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Wednesday 29 January 2020

Soul Covers - Stevie Wonder does The Beatles

George writes:

There are 5 albums on the shelves that call themselves an anthology:

  1. The Immediate Record Company pop anthology
  2. The dust blows forward (an anthology)
  3. Anthology
  4. The American song-poem anthology. Do they know the difference between bigwood and brush?
  5. Anthology

(just look at the splendid selection of albums in that advert)

One of those anthologies is a triple-LP set released in the 1970s, that I purchased from Chalmers &Joy record shop in Gellatly Street, Dundee. I was convinced it had today’s cover version on it, said song being in the time-frame covered by the collection.  Imagine my surprise, as I read and re-read the track listing to see it was absent. “For Once In My Life”? Yes. “My Cherie Amour”? Yes. “I Was Made To Love Her”? Oh Yes. “Signed Sealed Delivered I’m Yours”? Yup. Today’s song?. It is, though, on the Signed Delivered & Delivered album. . Unlike the inspiration of this series it comes under the soul genre, not country

(Yes,  I still have the booklet)

The original song, 50% of the UK’s first ever double-A side, features the music of a  bass guitar, acoustic guitar, tambourine, drums, and a harmonium. I was slightly disappointed that the last instrument was not played by Ivor Cutler.

Mr Wonder’s isn’t the only soul version of this song, but Maxine Brown’s 1966 version is a smooth bland copy, there’s a drawn-out, string-heavy version by Valerie Simpson with a vocal suggestive of a poor poor poor imitation of what she thought Donny Hathaway might have made of it, and Chaka Khan’s discofied version is simply dreadful. Well, the 31 seconds I listened to, and as Mr McCartney himself wrote “life is very short, and there’s no ti-i-ime for fussing and fighting listening to this bollocks ever again”. But Stevland’s 1970 version is tremendous, there’s real feeling in his vocal, and, of course, his version is the one I like the most. By far.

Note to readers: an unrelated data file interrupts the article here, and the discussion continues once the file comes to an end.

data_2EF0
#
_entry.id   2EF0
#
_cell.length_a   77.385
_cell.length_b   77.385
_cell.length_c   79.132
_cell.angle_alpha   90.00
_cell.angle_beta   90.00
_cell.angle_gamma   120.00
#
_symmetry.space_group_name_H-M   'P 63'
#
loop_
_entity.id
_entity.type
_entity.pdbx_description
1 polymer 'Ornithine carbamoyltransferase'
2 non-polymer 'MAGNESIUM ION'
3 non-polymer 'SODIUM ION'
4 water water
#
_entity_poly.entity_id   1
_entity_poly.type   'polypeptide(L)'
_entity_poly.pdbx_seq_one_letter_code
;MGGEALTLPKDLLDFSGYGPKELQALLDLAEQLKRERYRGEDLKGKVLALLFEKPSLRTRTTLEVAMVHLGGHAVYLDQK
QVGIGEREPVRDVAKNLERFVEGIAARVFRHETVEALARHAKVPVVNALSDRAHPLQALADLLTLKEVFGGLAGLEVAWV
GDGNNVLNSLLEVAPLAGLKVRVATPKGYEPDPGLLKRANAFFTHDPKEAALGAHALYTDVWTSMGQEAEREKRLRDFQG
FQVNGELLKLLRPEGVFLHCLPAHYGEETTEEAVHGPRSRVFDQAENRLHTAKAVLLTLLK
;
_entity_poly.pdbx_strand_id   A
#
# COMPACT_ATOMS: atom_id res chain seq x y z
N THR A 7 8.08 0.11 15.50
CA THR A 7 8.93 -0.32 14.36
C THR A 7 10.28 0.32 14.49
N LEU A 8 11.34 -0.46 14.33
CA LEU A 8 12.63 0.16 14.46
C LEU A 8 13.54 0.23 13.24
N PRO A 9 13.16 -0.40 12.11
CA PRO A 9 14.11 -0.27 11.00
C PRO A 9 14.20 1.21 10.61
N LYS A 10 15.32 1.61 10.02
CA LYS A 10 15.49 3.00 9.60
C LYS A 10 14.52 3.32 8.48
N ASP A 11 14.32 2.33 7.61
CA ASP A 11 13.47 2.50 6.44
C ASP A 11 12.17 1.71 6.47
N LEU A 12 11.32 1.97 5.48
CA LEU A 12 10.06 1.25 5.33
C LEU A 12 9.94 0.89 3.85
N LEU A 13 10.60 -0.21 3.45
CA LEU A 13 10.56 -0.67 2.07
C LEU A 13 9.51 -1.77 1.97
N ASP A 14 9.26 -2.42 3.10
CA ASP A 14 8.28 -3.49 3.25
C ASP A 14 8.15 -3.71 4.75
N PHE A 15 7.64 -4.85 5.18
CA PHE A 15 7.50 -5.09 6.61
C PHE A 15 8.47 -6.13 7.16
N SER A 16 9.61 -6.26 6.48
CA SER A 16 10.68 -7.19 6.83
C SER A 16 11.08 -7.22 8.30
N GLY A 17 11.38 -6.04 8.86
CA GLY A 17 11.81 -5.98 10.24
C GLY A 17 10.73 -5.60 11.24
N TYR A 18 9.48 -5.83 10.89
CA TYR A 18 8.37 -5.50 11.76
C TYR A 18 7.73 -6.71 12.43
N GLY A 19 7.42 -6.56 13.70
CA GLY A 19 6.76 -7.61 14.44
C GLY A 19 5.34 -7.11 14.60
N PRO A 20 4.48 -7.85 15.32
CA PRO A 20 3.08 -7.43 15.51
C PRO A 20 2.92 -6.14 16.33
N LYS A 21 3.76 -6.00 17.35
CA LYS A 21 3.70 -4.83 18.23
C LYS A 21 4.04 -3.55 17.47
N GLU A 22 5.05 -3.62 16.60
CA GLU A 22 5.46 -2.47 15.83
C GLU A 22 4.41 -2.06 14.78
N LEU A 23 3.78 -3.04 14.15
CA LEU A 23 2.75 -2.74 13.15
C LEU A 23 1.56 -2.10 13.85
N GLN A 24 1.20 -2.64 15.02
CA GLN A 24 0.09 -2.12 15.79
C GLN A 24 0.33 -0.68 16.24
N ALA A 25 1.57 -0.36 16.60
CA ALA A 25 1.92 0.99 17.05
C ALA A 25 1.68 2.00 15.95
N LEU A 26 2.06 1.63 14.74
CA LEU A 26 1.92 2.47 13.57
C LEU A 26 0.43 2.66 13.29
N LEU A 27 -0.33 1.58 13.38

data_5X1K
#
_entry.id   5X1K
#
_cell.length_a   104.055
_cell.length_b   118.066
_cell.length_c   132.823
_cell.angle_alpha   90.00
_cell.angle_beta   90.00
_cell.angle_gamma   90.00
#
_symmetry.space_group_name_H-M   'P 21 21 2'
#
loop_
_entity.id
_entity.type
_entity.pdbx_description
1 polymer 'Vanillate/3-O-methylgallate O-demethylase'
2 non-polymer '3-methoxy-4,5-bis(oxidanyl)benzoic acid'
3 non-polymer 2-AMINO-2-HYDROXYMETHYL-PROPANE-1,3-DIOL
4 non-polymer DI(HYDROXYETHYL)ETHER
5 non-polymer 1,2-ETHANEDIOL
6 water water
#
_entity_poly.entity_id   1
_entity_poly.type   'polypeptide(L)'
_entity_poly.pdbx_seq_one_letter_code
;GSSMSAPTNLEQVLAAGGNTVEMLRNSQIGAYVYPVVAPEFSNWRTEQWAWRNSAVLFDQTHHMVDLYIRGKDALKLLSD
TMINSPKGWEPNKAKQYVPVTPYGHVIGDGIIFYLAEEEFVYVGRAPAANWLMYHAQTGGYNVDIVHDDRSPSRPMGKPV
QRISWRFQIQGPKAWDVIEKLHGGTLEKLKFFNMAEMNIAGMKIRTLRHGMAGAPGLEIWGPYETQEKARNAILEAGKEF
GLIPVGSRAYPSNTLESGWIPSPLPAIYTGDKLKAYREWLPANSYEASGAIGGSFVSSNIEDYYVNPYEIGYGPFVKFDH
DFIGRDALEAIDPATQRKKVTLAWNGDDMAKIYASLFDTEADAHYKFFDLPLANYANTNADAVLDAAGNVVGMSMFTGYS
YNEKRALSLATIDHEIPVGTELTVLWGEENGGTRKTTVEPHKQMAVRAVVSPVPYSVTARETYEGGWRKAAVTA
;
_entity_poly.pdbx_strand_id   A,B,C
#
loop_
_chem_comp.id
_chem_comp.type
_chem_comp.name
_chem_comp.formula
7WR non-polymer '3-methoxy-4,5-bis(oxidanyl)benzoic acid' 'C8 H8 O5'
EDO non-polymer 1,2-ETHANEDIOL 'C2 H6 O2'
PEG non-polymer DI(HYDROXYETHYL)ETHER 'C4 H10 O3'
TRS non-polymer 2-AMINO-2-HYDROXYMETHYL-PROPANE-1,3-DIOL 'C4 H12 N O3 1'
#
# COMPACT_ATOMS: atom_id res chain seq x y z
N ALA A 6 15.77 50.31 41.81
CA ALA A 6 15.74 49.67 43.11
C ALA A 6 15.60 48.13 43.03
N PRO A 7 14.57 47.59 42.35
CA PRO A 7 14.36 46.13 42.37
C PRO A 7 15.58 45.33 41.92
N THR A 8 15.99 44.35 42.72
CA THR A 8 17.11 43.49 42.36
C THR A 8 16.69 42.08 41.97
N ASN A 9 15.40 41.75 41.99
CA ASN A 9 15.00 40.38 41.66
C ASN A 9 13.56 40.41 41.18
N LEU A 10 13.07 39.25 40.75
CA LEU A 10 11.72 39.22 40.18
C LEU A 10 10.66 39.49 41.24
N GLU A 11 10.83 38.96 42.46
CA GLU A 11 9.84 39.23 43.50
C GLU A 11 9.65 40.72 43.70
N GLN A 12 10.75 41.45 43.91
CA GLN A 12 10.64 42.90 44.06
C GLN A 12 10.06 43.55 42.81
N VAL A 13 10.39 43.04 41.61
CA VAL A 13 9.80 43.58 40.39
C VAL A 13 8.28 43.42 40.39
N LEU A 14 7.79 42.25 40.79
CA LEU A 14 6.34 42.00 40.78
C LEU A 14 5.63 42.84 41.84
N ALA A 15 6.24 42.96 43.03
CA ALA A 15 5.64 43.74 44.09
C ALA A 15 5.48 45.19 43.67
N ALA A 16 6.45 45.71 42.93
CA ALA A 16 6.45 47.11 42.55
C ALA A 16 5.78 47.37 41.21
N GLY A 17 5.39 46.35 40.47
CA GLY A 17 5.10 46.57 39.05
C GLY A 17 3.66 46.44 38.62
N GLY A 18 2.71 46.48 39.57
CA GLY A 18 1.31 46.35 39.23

I could find no portuguese-language version, but I did unearth Brazilian band Day By Day’s 1972 version, but it’s not sung in portuguese. I also found a version that heavily features the bongos. And there was one that I hoped would be a sort of prog-folk version but after a minute or so of promising mindless meandering it just became a straight copy. And neither country or soul, so banned under the rules.

Before I forget, looking at the 5 albums listed at the top, the first was a cheap compilation purchased in a FOPP record shop somewhere, the second is a Captain Beefheart career-spanning double-CD compilation I bought on ebay solely to get my hands on the song Hard Workin’ Man, the third is a Hoodoo Gurus double CD compilation, the fourth is a tremendous album where people in the USA write lyrics to a song then post them off to someone who will provide the music, and the last is the Stevie Wonder compilation of his 1961-1970 work, released by Motown in the 1970s in no way to cash in on Mr Wonder’s successes of the mid-1970s (of which motown had little control but still made a bob or two from)
Possibly another one next week.

CC writes
No possibly about it - there is another one in the can.
Thankfully George did not share Stevie's version of Blowin' in the Wind


  1. APolgies for sending the wrong picture of teh Stevie Wonder album. My copy is called Anthology, and comes with a big booklet

  2. I have this too- The American song-poem anthology- and it is magnificent

  3. I can always make time for Stevie Wonder. George, it's probably not quite to your taste, but my favorite cover of this song is by Dislocation Dance.